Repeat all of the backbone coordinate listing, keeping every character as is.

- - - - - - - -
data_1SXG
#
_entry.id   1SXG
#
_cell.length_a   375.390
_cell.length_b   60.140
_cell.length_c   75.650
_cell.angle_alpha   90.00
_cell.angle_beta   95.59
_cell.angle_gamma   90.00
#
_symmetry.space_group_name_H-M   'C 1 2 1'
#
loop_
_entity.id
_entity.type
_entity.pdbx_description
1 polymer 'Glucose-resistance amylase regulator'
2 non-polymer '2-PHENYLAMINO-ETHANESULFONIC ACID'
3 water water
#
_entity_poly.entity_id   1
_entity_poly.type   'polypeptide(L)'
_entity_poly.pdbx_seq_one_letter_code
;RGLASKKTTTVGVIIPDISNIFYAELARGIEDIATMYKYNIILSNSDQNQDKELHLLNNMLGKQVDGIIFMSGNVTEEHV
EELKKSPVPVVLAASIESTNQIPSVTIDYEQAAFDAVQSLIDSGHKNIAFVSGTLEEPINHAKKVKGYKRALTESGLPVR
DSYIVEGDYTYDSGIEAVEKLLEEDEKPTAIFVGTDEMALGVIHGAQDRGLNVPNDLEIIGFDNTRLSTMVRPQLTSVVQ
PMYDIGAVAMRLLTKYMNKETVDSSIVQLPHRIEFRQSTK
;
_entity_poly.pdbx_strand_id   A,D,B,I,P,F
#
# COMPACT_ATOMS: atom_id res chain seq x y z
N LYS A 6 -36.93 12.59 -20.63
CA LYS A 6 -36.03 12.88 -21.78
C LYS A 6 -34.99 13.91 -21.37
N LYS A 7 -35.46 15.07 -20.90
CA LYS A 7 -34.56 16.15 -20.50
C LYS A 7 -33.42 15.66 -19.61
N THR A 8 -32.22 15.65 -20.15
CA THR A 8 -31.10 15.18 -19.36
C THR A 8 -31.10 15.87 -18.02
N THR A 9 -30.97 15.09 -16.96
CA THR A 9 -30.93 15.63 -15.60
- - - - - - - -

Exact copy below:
data_1SXG
#
_entry.id   1SXG
#
_cell.length_a   375.390
_cell.length_b   60.140
_cell.length_c   75.650
_cell.angle_alpha   90.00
_cell.angle_beta   95.59
_cell.angle_gamma   90.00
#
_symmetry.space_group_name_H-M   'C 1 2 1'
#
loop_
_entity.id
_entity.type
_entity.pdbx_description
1 polymer 'Glucose-resistance amylase regulator'
2 non-polymer '2-PHENYLAMINO-ETHANESULFONIC ACID'
3 water water
#
_entity_poly.entity_id   1
_entity_poly.type   'polypeptide(L)'
_entity_poly.pdbx_seq_one_letter_code
;RGLASKKTTTVGVIIPDISNIFYAELARGIEDIATMYKYNIILSNSDQNQDKELHLLNNMLGKQVDGIIFMSGNVTEEHV
EELKKSPVPVVLAASIESTNQIPSVTIDYEQAAFDAVQSLIDSGHKNIAFVSGTLEEPINHAKKVKGYKRALTESGLPVR
DSYIVEGDYTYDSGIEAVEKLLEEDEKPTAIFVGTDEMALGVIHGAQDRGLNVPNDLEIIGFDNTRLSTMVRPQLTSVVQ
PMYDIGAVAMRLLTKYMNKETVDSSIVQLPHRIEFRQSTK
;
_entity_poly.pdbx_strand_id   A,D,B,I,P,F
#
# COMPACT_ATOMS: atom_id res chain seq x y z
N LYS A 6 -36.93 12.59 -20.63
CA LYS A 6 -36.03 12.88 -21.78
C LYS A 6 -34.99 13.91 -21.37
N LYS A 7 -35.46 15.07 -20.90
CA LYS A 7 -34.56 16.15 -20.50
C LYS A 7 -33.42 15.66 -19.61
N THR A 8 -32.22 15.65 -20.15
CA THR A 8 -31.10 15.18 -19.36
C THR A 8 -31.10 15.87 -18.02
N THR A 9 -30.97 15.09 -16.96
CA THR A 9 -30.93 15.63 -15.60